COVID-19’s Impact on Mental Health and How to Move Forward
The impact of the COVID-19 pandemic on mental health has been significant. Learn how to care for your mental health as we move forward from David Gutterman, PhD, clinical psychologist and clinical director of LeBauer Behavioral Medicine, in this 2 Your Well-Being discussion with WFMY News 2.
Has COVID-19 impacted the mental health of adults and kids?
"Very much so. It has been a significant learning curve for everybody. You know, just like the virus, we were learning about things every week, every month - that's gone by and we're just now starting to really grapple with the significant impact It's had on mental health for everyone."
What are some ways to manage anxiety and fear as they're reentering back into normal life?
"Reentry anxiety is something I've been talking a lot about with people for the last couple of months, but especially as the vaccine is becoming more prominent, people are making their way out, as you know, back out into the world, and there is a significant amount of anxiety for many people accompanying that reentry. We've spent the last year and a half learning about all the precautions that we need to take, being very careful, and many people have done a great job of adapting to those precautions, but now going back into society and with things beginning to open back up, people aren't so quick to make that adjustment. The information's coming at us fast and furiously, and changing a lot, and it takes us a little longer to adapt to some of those changes. And that's okay. But it is creating a quite a lot of anxiety among many people. Other people, on the other hand, seem to embrace it and are willing to adapt fairly easily."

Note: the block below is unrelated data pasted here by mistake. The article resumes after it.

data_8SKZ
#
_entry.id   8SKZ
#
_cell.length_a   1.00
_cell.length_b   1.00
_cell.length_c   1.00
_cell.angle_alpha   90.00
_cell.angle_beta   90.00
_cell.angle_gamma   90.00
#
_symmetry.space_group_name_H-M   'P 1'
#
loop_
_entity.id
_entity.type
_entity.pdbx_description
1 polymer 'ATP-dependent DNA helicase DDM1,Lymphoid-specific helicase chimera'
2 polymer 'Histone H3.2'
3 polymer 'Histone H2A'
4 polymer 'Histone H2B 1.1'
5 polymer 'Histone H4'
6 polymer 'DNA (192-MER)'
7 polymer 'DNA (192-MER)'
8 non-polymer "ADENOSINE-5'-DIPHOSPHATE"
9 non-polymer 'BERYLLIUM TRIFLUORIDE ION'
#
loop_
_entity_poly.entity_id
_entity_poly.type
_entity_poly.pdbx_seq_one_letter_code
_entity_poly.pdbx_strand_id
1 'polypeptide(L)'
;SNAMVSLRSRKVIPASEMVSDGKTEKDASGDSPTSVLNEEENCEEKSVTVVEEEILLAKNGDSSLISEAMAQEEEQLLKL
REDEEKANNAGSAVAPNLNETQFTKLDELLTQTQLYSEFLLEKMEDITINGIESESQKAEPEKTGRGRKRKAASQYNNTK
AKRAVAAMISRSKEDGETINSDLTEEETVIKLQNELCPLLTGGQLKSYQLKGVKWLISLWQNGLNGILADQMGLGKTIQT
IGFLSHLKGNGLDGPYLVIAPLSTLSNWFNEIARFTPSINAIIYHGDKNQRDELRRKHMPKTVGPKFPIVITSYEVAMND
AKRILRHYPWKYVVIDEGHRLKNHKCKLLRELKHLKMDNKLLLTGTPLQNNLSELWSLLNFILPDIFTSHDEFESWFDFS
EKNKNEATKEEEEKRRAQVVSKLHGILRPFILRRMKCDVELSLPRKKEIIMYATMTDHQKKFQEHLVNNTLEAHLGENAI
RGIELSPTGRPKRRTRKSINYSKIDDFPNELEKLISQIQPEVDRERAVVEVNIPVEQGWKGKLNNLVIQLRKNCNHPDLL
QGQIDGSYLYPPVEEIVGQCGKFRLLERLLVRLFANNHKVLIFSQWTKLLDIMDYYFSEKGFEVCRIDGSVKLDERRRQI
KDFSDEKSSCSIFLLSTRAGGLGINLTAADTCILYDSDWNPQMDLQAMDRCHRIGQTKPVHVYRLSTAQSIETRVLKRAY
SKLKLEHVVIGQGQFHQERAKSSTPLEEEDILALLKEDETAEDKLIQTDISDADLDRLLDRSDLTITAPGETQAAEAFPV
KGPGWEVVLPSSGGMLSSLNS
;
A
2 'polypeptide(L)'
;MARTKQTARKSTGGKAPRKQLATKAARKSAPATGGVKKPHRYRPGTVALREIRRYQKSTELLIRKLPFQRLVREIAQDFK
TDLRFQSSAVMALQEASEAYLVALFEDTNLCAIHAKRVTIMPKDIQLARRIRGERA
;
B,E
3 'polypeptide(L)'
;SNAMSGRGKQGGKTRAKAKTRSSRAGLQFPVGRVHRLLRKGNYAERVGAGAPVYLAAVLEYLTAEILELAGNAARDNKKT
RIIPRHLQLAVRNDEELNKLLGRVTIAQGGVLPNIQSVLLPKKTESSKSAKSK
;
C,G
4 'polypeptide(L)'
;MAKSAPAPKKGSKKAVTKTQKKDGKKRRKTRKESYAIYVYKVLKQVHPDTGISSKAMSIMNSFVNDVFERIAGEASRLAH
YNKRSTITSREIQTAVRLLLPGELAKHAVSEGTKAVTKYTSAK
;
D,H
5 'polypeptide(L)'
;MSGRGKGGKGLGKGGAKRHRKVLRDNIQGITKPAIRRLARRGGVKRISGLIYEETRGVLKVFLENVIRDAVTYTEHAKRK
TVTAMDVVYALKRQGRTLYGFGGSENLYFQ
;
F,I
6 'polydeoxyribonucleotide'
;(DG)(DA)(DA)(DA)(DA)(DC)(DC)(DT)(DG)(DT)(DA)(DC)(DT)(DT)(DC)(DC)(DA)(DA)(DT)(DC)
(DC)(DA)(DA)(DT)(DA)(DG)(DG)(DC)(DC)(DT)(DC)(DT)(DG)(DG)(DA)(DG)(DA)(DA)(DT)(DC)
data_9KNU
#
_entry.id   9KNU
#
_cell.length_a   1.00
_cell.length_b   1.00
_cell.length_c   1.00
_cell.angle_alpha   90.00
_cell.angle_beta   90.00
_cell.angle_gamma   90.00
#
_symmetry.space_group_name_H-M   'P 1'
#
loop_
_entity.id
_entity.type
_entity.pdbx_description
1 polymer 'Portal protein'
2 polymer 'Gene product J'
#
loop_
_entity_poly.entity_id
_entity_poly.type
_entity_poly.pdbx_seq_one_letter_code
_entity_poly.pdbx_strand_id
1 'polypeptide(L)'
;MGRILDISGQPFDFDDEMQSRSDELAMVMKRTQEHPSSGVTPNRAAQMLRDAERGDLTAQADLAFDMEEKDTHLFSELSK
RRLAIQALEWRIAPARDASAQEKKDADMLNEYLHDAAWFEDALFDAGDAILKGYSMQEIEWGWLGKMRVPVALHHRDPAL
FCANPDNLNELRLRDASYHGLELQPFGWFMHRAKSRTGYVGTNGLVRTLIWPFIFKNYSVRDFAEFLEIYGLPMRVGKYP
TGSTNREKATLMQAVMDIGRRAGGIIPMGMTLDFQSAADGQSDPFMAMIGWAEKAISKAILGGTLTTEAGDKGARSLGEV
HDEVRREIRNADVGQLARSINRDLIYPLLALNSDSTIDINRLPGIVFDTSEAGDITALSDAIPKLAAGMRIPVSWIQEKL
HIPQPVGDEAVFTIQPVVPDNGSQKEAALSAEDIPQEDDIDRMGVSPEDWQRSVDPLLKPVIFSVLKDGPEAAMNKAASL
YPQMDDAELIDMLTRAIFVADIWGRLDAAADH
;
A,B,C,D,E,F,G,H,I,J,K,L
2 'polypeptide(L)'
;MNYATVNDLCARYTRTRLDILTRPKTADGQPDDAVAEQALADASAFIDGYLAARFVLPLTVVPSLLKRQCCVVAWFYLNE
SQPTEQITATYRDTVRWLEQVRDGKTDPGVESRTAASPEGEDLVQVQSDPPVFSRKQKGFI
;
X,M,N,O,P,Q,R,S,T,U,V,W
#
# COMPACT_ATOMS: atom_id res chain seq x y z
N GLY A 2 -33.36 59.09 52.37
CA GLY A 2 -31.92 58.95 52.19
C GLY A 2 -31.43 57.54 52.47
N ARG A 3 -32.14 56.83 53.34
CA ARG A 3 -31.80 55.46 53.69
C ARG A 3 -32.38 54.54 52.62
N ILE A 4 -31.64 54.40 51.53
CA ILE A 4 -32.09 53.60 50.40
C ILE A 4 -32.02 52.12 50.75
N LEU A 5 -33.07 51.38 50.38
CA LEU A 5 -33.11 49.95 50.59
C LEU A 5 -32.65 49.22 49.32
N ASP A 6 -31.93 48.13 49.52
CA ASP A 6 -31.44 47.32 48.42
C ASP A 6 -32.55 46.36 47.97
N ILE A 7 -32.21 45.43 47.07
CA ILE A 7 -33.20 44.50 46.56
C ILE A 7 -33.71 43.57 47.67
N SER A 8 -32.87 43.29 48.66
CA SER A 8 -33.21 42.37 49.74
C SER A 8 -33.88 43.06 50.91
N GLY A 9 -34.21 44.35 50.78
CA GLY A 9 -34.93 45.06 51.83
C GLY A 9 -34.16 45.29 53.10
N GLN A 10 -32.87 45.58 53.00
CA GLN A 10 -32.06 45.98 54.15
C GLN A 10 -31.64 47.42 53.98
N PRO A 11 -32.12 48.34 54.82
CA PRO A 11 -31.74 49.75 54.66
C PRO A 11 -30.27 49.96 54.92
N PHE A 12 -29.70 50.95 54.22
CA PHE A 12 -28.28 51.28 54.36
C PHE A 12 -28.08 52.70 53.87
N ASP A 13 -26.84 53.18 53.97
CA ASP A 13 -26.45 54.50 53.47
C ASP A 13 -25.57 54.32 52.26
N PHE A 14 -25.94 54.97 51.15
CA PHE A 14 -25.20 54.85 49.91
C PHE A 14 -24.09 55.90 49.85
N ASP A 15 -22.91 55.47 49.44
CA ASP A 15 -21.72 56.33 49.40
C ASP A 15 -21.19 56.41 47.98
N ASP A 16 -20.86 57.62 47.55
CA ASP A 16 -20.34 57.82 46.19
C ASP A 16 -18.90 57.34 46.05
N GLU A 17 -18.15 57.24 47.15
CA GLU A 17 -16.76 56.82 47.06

"If you are having the anxiety, I think to manage it, first and foremost, by staying up to date with with the information, the facts about really what's going on. This is one of the things that's made this so very complicated - information's coming at us from so many different directions, in social media - and again, I appeal to people: please get your information from reliable sources and and make sure you you have the facts. The facts will help guide the standards that you can adhere to."
"With regard to the anxiety, I think you can employ a lot of the same kinds of things you do with with any kind of general anxiety, you know, taking care of yourself and making sure that you do the types of things that help keep you relaxed and calm. Exercising and good nutrition and all those kinds of things will certainly help, but I think being real clear about what your own standards are and the standards for your family will help you reenter back into society and back into what will be somewhat of a different norm."